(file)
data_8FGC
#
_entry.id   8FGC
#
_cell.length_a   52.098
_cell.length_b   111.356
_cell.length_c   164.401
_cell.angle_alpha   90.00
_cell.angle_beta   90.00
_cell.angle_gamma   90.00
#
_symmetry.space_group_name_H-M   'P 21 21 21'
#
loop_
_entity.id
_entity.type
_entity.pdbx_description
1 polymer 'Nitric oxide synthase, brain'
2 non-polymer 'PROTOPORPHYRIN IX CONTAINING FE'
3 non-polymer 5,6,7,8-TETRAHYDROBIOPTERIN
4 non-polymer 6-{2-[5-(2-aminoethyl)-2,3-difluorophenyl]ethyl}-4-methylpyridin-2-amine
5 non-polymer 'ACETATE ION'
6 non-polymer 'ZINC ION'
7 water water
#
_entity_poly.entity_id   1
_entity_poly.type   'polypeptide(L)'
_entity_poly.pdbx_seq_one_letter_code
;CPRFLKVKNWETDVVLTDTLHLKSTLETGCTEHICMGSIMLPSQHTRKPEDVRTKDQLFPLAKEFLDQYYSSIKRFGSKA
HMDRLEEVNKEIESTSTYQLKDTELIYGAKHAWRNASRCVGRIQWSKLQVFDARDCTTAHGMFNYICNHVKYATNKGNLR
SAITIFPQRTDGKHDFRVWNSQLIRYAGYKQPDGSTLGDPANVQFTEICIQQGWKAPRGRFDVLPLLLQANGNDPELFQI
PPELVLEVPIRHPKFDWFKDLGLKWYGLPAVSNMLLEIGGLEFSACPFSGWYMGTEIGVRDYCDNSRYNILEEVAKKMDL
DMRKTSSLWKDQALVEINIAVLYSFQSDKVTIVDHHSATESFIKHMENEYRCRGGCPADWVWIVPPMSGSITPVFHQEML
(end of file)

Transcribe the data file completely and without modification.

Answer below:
data_8FGC
#
_entry.id   8FGC
#
_cell.length_a   52.098
_cell.length_b   111.356
_cell.length_c   164.401
_cell.angle_alpha   90.00
_cell.angle_beta   90.00
_cell.angle_gamma   90.00
#
_symmetry.space_group_name_H-M   'P 21 21 21'
#
loop_
_entity.id
_entity.type
_entity.pdbx_description
1 polymer 'Nitric oxide synthase, brain'
2 non-polymer 'PROTOPORPHYRIN IX CONTAINING FE'
3 non-polymer 5,6,7,8-TETRAHYDROBIOPTERIN
4 non-polymer 6-{2-[5-(2-aminoethyl)-2,3-difluorophenyl]ethyl}-4-methylpyridin-2-amine
5 non-polymer 'ACETATE ION'
6 non-polymer 'ZINC ION'
7 water water
#
_entity_poly.entity_id   1
_entity_poly.type   'polypeptide(L)'
_entity_poly.pdbx_seq_one_letter_code
;CPRFLKVKNWETDVVLTDTLHLKSTLETGCTEHICMGSIMLPSQHTRKPEDVRTKDQLFPLAKEFLDQYYSSIKRFGSKA
HMDRLEEVNKEIESTSTYQLKDTELIYGAKHAWRNASRCVGRIQWSKLQVFDARDCTTAHGMFNYICNHVKYATNKGNLR
SAITIFPQRTDGKHDFRVWNSQLIRYAGYKQPDGSTLGDPANVQFTEICIQQGWKAPRGRFDVLPLLLQANGNDPELFQI
PPELVLEVPIRHPKFDWFKDLGLKWYGLPAVSNMLLEIGGLEFSACPFSGWYMGTEIGVRDYCDNSRYNILEEVAKKMDL
DMRKTSSLWKDQALVEINIAVLYSFQSDKVTIVDHHSATESFIKHMENEYRCRGGCPADWVWIVPPMSGSITPVFHQEML